Founded by the Saxons in 800 AD, Reading grew up in what was an ideal location. Its proximity to the Thames and the Kennet rivers gave it excellent transport links for its market to develop, meaning that it could supply the Thames Valley and London, which lies just 41 miles away to the east.
It was originally called Reada Ingas, which means ‘people of Reada’. Reada was a tribal Saxon leader who settled in the area. The area suffered invasion and capture over the years by both the Vikings and the Normans, and by the time of the Domesday Book in 1086, it still only numbered some 600 residents. But by the Middle Ages, Reading had begun to prosper in earnest. It was a popular stopping off place on the journey from London to Bristol, which took travellers several days to complete. At this time, the local economy was based around sheep farming and wool and cloth making.
Over the next two hundred years, Reading’s economy began to change. Wool making declined and was replaced by manufacturing concerns such as pin, wire and nail making. During the Civil War in the 17th century, the town was occupied by both the Royalists and the Parliamentarians at different times, and like many other towns it suffered greatly during various outbreaks of the plague.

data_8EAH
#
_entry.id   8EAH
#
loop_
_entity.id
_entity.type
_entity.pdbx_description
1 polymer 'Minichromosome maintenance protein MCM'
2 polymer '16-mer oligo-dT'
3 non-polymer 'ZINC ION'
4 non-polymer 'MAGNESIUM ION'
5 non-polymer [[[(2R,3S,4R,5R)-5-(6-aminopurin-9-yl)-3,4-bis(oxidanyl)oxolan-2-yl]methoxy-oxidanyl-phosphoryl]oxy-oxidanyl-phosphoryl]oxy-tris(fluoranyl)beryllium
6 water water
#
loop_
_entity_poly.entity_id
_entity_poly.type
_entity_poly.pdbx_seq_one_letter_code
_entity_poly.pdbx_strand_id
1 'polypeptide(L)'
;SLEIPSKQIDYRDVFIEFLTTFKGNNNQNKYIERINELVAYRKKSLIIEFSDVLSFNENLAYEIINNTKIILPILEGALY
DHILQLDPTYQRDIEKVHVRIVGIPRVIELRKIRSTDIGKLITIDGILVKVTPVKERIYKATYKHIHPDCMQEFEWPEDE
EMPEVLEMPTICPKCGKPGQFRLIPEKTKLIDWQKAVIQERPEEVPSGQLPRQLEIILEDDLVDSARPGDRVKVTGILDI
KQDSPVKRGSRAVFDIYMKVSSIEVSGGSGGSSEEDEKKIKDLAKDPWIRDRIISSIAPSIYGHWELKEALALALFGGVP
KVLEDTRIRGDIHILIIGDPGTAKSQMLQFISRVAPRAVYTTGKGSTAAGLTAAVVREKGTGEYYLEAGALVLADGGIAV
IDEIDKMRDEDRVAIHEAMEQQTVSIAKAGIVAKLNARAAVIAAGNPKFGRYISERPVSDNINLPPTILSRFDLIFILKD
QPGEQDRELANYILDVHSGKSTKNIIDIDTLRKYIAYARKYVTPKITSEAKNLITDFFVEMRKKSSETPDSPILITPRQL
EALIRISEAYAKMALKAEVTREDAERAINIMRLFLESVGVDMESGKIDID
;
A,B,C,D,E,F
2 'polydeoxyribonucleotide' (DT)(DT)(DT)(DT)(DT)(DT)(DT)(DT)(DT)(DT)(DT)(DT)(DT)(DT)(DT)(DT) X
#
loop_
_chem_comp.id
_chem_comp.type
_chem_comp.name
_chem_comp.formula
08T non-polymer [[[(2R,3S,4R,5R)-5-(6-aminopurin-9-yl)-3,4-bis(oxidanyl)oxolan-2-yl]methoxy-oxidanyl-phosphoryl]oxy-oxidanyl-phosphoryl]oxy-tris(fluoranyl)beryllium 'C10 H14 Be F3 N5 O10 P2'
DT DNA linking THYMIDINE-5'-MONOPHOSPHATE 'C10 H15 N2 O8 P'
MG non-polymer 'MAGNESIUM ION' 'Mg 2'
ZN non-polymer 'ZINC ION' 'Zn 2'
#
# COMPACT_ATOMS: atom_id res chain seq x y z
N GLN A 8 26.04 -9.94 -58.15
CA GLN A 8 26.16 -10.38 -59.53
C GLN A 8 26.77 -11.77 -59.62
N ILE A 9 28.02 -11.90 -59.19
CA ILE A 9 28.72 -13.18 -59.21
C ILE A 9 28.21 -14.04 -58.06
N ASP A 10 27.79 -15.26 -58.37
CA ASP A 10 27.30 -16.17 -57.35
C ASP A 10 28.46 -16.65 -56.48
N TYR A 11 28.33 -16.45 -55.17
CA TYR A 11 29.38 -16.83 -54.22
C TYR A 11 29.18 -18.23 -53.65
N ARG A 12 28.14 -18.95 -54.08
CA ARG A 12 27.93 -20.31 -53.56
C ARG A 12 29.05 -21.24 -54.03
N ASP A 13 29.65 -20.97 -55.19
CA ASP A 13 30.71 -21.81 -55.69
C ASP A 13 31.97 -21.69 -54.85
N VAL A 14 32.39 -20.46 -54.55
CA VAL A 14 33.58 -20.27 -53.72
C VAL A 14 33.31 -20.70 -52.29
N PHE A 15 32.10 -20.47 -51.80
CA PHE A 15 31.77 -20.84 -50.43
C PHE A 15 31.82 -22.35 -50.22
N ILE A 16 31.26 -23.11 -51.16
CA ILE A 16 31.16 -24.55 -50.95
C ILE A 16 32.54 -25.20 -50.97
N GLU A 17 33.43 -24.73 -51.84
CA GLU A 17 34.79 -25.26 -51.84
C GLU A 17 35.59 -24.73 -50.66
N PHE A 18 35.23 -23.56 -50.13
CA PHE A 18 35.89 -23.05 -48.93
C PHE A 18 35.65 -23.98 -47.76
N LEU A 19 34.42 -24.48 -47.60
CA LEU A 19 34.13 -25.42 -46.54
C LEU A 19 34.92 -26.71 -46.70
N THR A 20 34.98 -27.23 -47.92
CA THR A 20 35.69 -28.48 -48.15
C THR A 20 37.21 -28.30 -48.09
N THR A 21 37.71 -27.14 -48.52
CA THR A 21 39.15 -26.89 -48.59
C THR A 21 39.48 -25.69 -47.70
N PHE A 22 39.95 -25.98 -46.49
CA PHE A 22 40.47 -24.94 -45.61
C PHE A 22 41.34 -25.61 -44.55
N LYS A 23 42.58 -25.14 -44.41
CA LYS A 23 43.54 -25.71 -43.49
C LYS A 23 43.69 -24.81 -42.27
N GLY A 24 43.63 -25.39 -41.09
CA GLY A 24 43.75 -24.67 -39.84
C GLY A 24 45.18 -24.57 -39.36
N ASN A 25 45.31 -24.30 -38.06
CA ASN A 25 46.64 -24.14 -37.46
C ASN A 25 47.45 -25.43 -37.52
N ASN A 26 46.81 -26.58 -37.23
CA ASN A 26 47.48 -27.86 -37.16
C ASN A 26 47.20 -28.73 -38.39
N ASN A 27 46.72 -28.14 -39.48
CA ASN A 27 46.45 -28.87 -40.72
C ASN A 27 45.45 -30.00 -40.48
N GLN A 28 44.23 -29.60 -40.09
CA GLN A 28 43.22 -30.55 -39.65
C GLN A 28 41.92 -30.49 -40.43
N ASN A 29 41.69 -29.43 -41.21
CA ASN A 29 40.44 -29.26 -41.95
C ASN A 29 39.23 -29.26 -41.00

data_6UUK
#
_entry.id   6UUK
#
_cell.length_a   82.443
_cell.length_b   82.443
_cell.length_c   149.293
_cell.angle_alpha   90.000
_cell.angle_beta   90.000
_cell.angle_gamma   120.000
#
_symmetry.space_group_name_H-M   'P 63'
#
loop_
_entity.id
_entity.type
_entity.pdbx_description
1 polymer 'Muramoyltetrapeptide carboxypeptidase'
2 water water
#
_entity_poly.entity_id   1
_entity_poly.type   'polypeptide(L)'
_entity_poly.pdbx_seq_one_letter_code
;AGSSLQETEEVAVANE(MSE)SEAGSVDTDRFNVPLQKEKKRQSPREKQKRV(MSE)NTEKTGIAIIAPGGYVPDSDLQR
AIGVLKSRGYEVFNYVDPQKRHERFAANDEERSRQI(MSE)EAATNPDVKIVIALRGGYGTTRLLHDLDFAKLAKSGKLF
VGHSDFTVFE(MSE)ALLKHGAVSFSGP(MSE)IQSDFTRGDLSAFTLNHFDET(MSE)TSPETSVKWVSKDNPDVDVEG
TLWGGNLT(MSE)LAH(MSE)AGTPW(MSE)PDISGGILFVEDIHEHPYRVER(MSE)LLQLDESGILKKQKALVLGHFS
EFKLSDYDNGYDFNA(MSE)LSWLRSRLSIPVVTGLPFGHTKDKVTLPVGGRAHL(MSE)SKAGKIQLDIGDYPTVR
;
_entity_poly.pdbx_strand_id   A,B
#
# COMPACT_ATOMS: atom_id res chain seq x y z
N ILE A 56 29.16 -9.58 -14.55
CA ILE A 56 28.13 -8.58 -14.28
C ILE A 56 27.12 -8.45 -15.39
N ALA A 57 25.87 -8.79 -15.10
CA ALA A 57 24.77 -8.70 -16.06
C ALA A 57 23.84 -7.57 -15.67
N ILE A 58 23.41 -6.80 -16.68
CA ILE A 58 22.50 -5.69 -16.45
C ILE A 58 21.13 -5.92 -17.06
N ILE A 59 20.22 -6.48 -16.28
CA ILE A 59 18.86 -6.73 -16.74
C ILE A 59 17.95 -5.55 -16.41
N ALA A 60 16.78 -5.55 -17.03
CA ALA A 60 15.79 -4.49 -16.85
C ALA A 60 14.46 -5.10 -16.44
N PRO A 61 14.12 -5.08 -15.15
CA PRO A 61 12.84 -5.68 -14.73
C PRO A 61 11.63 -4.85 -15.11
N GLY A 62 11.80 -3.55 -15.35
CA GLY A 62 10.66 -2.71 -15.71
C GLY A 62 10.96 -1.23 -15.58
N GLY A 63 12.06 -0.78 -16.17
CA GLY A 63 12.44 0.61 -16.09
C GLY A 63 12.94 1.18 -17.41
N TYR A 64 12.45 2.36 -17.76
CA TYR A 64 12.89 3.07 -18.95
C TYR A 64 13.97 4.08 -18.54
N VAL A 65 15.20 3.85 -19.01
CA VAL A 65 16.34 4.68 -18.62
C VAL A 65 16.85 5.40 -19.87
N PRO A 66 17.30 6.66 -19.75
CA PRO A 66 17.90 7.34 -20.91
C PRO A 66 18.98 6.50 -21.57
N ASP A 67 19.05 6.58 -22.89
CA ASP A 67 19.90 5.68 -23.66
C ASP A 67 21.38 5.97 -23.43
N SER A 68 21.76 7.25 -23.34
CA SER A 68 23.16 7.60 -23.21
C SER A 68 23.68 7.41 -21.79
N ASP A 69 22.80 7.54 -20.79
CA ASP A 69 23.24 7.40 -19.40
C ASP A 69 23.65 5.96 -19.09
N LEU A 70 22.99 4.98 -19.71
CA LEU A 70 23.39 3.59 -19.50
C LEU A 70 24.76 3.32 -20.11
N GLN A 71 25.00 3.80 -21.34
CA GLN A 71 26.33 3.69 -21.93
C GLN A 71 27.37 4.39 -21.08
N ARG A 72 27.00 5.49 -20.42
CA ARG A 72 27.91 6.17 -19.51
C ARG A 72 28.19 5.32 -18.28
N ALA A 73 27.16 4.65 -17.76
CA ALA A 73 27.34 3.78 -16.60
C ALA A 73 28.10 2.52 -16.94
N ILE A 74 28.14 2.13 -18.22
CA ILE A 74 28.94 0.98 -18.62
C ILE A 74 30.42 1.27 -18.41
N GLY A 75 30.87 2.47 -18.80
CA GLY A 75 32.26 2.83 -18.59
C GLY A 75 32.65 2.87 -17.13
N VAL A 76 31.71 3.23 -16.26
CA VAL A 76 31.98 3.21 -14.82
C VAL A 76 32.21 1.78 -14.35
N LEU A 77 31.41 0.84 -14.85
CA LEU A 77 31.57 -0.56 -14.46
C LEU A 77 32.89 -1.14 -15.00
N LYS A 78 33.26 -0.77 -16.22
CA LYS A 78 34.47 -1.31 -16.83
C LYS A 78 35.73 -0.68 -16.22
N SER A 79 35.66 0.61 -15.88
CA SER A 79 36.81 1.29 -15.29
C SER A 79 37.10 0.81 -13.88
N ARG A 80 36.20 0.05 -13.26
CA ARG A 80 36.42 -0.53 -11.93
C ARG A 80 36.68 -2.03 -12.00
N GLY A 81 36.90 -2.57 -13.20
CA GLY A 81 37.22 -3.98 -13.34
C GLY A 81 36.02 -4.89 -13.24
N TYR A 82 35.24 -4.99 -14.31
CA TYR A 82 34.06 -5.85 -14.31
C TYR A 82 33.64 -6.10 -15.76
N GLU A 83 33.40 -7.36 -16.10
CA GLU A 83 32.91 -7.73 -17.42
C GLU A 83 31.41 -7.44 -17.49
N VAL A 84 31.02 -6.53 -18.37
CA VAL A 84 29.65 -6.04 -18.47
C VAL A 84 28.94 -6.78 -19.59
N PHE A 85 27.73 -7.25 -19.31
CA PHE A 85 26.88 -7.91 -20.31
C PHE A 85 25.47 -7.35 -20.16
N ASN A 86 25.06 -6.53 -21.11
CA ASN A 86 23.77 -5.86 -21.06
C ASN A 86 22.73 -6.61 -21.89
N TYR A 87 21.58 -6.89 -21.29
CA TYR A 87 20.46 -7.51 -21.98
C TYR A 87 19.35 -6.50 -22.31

As the Industrial Revolution set in, large parts of the town were rebuilt in a grander and more elegant style. The cloth industry had failed by this time, but large businesses were flourishing, such as Simonds’ Brewery, the corn and seed supplier Suttons and the biscuit factory of Huntley and Palmer. This trio of employers was so important to Reading that it became known as the town of three Bs: beer, bulbs and biscuits!
Yet nothing stays the same, and by the later 20th century, two of these major employers had shut their doors for good and the brewery had moved out towards the edge of the town. However, high London rents and rates were encouraging many companies to leave the capital and Reading was conveniently close to benefit from the migration. Nowadays, Reading is one of Southern England’s most important commercial areas, containing headquarters of British companies along with the UK offices of various foreign multinationals. In a twist to its old tag, it’s now referred to as the town of three Is: insurance, IT and investment.
Some of the best known of these businesses, including Wrigleys and Vodafone, have located within Arlington Business Park. Set in attractively landscaped grounds, the park is situated close to junction 12 of the M4 and provides high quality offices in Reading, which surround a three-acre lake.